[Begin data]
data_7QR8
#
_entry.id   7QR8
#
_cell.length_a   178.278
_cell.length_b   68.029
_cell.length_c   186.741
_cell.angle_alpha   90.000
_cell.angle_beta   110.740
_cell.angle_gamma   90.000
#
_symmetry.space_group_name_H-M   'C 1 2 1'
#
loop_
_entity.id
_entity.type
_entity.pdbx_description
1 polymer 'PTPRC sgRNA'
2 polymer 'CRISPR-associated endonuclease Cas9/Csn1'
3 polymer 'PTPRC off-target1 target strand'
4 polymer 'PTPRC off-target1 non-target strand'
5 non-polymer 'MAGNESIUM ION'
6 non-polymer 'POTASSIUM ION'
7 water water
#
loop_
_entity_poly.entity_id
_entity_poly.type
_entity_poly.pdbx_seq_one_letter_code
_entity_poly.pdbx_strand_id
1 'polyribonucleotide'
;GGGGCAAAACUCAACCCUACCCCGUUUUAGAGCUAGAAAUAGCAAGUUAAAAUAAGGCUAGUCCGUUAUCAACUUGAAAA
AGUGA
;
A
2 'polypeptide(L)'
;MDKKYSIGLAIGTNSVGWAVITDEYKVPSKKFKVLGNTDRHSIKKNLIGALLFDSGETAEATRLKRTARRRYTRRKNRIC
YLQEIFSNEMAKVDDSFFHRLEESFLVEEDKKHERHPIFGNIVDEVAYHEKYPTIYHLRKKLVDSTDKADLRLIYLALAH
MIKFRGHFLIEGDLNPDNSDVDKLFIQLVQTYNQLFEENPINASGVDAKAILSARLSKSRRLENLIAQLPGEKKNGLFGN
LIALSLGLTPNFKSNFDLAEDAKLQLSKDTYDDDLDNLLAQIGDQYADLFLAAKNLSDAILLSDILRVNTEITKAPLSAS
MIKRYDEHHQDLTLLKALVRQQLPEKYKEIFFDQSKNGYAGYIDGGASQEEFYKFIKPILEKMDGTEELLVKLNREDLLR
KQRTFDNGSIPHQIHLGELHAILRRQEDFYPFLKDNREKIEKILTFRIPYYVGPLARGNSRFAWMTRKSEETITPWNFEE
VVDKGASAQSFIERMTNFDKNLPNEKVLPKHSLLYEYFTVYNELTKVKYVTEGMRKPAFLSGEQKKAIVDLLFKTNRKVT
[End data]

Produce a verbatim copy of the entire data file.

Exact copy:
data_7QR8
#
_entry.id   7QR8
#
_cell.length_a   178.278
_cell.length_b   68.029
_cell.length_c   186.741
_cell.angle_alpha   90.000
_cell.angle_beta   110.740
_cell.angle_gamma   90.000
#
_symmetry.space_group_name_H-M   'C 1 2 1'
#
loop_
_entity.id
_entity.type
_entity.pdbx_description
1 polymer 'PTPRC sgRNA'
2 polymer 'CRISPR-associated endonuclease Cas9/Csn1'
3 polymer 'PTPRC off-target1 target strand'
4 polymer 'PTPRC off-target1 non-target strand'
5 non-polymer 'MAGNESIUM ION'
6 non-polymer 'POTASSIUM ION'
7 water water
#
loop_
_entity_poly.entity_id
_entity_poly.type
_entity_poly.pdbx_seq_one_letter_code
_entity_poly.pdbx_strand_id
1 'polyribonucleotide'
;GGGGCAAAACUCAACCCUACCCCGUUUUAGAGCUAGAAAUAGCAAGUUAAAAUAAGGCUAGUCCGUUAUCAACUUGAAAA
AGUGA
;
A
2 'polypeptide(L)'
;MDKKYSIGLAIGTNSVGWAVITDEYKVPSKKFKVLGNTDRHSIKKNLIGALLFDSGETAEATRLKRTARRRYTRRKNRIC
YLQEIFSNEMAKVDDSFFHRLEESFLVEEDKKHERHPIFGNIVDEVAYHEKYPTIYHLRKKLVDSTDKADLRLIYLALAH
MIKFRGHFLIEGDLNPDNSDVDKLFIQLVQTYNQLFEENPINASGVDAKAILSARLSKSRRLENLIAQLPGEKKNGLFGN
LIALSLGLTPNFKSNFDLAEDAKLQLSKDTYDDDLDNLLAQIGDQYADLFLAAKNLSDAILLSDILRVNTEITKAPLSAS
MIKRYDEHHQDLTLLKALVRQQLPEKYKEIFFDQSKNGYAGYIDGGASQEEFYKFIKPILEKMDGTEELLVKLNREDLLR
KQRTFDNGSIPHQIHLGELHAILRRQEDFYPFLKDNREKIEKILTFRIPYYVGPLARGNSRFAWMTRKSEETITPWNFEE
VVDKGASAQSFIERMTNFDKNLPNEKVLPKHSLLYEYFTVYNELTKVKYVTEGMRKPAFLSGEQKKAIVDLLFKTNRKVT